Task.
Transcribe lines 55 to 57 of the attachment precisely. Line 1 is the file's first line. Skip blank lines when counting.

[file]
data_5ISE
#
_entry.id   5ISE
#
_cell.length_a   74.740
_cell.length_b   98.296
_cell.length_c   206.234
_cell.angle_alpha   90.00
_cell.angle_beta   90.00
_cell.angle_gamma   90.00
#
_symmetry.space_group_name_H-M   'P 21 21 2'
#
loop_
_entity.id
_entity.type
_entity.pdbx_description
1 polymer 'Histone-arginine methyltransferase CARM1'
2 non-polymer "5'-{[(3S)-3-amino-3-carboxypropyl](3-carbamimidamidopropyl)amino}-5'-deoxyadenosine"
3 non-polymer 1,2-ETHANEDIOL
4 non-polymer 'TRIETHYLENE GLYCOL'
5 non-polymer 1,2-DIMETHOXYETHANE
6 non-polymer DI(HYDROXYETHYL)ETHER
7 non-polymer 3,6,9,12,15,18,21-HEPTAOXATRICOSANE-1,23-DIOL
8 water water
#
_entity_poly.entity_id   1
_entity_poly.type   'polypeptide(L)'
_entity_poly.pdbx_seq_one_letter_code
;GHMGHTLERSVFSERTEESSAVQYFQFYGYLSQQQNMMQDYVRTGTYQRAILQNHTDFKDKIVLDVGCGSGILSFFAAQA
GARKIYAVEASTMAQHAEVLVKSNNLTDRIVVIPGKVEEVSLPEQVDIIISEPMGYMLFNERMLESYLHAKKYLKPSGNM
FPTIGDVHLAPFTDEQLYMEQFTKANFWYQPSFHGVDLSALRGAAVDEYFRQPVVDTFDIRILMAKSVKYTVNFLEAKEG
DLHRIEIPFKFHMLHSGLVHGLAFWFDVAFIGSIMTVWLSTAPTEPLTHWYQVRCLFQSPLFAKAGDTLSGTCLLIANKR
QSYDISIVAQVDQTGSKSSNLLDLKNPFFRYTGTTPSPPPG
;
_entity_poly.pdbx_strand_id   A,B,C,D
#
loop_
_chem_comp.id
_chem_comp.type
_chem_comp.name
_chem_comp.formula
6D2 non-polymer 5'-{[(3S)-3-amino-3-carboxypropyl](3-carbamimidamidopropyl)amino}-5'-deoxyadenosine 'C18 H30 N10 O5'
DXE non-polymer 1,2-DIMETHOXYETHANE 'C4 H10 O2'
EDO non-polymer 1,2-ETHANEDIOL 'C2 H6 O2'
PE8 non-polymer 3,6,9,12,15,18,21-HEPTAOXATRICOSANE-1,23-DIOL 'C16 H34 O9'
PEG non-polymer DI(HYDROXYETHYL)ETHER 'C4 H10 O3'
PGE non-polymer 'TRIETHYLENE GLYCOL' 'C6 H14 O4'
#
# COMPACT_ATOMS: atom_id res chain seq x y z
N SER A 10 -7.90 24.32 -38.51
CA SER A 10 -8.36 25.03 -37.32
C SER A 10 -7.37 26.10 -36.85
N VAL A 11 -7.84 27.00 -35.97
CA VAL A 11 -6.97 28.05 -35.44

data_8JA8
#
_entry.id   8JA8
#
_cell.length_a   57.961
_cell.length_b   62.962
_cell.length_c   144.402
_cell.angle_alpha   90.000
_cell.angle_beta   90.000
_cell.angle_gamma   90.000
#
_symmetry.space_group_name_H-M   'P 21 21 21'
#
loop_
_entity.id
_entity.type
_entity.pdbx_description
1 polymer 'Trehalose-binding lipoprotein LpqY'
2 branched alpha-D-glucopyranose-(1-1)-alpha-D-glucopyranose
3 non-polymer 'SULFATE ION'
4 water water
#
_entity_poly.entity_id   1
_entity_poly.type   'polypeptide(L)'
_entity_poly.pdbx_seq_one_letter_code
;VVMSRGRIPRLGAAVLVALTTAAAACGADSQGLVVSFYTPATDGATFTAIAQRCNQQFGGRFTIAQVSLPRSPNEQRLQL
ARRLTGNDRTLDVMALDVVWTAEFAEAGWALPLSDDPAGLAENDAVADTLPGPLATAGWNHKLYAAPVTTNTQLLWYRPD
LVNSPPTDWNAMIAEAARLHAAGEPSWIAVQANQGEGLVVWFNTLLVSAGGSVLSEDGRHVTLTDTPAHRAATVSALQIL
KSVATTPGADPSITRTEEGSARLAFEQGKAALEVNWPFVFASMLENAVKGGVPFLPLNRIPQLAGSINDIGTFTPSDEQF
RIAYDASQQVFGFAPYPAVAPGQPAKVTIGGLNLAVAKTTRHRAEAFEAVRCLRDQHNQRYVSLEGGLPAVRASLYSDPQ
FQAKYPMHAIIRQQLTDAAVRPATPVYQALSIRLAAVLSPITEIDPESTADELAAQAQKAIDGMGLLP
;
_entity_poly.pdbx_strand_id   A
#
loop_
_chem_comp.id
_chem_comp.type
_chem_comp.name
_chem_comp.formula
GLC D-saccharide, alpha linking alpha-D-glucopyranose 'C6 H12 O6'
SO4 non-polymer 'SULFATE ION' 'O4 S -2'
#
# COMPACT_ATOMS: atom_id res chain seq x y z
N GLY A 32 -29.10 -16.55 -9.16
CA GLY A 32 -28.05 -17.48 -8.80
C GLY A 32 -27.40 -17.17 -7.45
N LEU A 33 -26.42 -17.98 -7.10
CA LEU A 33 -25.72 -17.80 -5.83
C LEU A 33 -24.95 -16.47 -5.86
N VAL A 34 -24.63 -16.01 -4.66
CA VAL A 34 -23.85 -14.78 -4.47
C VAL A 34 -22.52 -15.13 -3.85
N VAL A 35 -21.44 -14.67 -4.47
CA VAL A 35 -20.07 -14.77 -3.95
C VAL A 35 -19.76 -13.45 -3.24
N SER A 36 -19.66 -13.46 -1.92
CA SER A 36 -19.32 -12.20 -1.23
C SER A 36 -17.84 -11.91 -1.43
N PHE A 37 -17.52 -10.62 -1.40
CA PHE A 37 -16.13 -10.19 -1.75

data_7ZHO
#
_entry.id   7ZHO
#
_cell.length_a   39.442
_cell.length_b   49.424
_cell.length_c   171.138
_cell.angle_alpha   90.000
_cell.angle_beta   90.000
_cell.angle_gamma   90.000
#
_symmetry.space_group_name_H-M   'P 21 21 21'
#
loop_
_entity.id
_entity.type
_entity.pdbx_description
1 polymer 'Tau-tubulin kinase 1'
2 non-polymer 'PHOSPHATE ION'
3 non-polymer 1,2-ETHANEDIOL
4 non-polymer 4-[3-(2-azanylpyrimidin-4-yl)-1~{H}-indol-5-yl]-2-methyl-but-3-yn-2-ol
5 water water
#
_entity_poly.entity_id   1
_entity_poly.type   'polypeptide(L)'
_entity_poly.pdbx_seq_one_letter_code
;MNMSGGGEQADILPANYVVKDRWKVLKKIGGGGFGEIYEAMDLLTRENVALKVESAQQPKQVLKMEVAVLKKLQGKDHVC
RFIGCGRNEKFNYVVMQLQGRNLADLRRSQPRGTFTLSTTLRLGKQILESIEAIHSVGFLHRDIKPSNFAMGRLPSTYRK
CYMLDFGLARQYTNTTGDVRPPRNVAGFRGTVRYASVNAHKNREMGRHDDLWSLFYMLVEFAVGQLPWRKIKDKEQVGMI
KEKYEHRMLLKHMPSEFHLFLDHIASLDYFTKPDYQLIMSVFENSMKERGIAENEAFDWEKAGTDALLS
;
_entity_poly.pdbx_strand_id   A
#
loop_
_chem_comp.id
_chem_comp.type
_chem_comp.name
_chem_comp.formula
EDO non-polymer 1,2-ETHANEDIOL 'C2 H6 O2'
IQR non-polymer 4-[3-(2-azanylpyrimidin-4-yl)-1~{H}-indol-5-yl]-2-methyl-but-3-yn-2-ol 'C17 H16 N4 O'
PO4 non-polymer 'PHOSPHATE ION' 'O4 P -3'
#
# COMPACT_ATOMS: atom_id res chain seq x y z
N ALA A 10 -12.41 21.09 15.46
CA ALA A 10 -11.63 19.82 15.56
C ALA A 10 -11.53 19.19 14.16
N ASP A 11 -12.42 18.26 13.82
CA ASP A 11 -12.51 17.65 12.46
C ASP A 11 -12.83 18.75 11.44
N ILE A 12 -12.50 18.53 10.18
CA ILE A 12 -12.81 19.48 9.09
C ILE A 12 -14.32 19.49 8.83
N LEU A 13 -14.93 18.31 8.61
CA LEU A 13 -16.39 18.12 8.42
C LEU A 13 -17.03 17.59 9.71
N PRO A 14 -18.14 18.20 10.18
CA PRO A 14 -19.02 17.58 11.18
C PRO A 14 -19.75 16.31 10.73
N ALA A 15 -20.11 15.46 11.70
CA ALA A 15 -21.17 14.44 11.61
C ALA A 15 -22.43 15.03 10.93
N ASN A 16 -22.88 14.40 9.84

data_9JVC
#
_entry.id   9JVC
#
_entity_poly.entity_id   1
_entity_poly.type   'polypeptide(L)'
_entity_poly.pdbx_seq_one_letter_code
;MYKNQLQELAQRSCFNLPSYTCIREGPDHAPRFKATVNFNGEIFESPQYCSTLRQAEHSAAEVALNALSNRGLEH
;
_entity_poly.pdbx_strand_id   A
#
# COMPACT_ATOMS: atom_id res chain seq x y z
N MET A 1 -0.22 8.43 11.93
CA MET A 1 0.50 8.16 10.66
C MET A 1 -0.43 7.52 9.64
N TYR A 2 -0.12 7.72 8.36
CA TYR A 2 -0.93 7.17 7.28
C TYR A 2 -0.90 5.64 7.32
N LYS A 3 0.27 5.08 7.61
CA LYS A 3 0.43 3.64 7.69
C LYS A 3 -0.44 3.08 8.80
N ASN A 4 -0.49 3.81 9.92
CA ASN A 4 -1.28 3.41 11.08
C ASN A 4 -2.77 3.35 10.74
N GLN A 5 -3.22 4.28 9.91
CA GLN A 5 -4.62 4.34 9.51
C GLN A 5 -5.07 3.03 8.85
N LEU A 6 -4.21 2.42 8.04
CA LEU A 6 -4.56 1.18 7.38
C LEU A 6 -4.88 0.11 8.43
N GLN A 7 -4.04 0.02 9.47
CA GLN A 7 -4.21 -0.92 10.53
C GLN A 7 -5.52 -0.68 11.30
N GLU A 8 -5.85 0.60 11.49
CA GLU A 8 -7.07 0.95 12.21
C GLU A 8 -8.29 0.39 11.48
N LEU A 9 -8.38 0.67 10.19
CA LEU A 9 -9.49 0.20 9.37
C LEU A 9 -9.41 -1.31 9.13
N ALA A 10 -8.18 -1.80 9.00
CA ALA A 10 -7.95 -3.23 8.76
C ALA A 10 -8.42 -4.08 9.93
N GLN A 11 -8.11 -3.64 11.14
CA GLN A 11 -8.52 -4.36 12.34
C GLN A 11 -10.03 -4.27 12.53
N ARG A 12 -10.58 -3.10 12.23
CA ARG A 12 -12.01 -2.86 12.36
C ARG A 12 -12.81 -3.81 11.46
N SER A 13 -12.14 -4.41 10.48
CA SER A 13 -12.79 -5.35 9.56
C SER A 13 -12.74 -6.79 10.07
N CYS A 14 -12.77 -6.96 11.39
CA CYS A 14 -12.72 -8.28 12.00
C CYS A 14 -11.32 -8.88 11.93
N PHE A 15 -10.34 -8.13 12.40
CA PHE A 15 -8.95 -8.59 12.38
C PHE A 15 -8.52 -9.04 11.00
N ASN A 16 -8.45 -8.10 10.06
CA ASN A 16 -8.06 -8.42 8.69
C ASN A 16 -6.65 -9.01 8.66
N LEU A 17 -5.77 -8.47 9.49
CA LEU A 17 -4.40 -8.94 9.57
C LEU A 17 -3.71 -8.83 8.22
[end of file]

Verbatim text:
CA VAL A 11 -6.97 28.05 -35.44

data_8JA8
#